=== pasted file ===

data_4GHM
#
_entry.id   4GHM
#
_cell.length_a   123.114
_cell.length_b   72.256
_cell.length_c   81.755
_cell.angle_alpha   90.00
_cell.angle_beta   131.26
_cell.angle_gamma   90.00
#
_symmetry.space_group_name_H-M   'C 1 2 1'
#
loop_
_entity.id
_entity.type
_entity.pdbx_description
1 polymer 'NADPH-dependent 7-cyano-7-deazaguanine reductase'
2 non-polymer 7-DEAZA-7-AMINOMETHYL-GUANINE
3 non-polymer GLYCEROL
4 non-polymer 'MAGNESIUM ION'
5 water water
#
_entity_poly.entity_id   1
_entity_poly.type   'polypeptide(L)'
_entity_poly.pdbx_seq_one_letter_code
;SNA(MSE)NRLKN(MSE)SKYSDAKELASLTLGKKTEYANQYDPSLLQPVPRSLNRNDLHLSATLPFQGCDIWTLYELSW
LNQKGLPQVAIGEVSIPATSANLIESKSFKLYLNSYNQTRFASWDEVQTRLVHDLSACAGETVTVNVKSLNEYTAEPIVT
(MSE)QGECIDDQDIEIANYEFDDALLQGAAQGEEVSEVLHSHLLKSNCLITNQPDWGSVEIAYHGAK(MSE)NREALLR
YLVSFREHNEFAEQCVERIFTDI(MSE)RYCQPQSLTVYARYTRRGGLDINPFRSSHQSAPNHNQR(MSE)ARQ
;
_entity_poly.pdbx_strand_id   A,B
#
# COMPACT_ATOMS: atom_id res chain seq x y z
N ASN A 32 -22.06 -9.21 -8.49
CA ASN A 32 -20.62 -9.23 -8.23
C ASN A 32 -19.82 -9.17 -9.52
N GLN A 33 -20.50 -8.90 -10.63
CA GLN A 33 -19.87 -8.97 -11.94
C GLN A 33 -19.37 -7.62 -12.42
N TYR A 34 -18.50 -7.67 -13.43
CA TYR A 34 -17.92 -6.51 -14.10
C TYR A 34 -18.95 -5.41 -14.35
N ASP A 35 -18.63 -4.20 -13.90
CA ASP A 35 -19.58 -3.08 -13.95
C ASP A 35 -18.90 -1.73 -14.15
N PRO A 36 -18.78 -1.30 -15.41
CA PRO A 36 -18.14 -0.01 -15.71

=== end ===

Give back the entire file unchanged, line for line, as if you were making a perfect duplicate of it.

data_4GHM
#
_entry.id   4GHM
#
_cell.length_a   123.114
_cell.length_b   72.256
_cell.length_c   81.755
_cell.angle_alpha   90.00
_cell.angle_beta   131.26
_cell.angle_gamma   90.00
#
_symmetry.space_group_name_H-M   'C 1 2 1'
#
loop_
_entity.id
_entity.type
_entity.pdbx_description
1 polymer 'NADPH-dependent 7-cyano-7-deazaguanine reductase'
2 non-polymer 7-DEAZA-7-AMINOMETHYL-GUANINE
3 non-polymer GLYCEROL
4 non-polymer 'MAGNESIUM ION'
5 water water
#
_entity_poly.entity_id   1
_entity_poly.type   'polypeptide(L)'
_entity_poly.pdbx_seq_one_letter_code
;SNA(MSE)NRLKN(MSE)SKYSDAKELASLTLGKKTEYANQYDPSLLQPVPRSLNRNDLHLSATLPFQGCDIWTLYELSW
LNQKGLPQVAIGEVSIPATSANLIESKSFKLYLNSYNQTRFASWDEVQTRLVHDLSACAGETVTVNVKSLNEYTAEPIVT
(MSE)QGECIDDQDIEIANYEFDDALLQGAAQGEEVSEVLHSHLLKSNCLITNQPDWGSVEIAYHGAK(MSE)NREALLR
YLVSFREHNEFAEQCVERIFTDI(MSE)RYCQPQSLTVYARYTRRGGLDINPFRSSHQSAPNHNQR(MSE)ARQ
;
_entity_poly.pdbx_strand_id   A,B
#
# COMPACT_ATOMS: atom_id res chain seq x y z
N ASN A 32 -22.06 -9.21 -8.49
CA ASN A 32 -20.62 -9.23 -8.23
C ASN A 32 -19.82 -9.17 -9.52
N GLN A 33 -20.50 -8.90 -10.63
CA GLN A 33 -19.87 -8.97 -11.94
C GLN A 33 -19.37 -7.62 -12.42
N TYR A 34 -18.50 -7.67 -13.43
CA TYR A 34 -17.92 -6.51 -14.10
C TYR A 34 -18.95 -5.41 -14.35
N ASP A 35 -18.63 -4.20 -13.90
CA ASP A 35 -19.58 -3.08 -13.95
C ASP A 35 -18.90 -1.73 -14.15
N PRO A 36 -18.78 -1.30 -15.41
CA PRO A 36 -18.14 -0.01 -15.71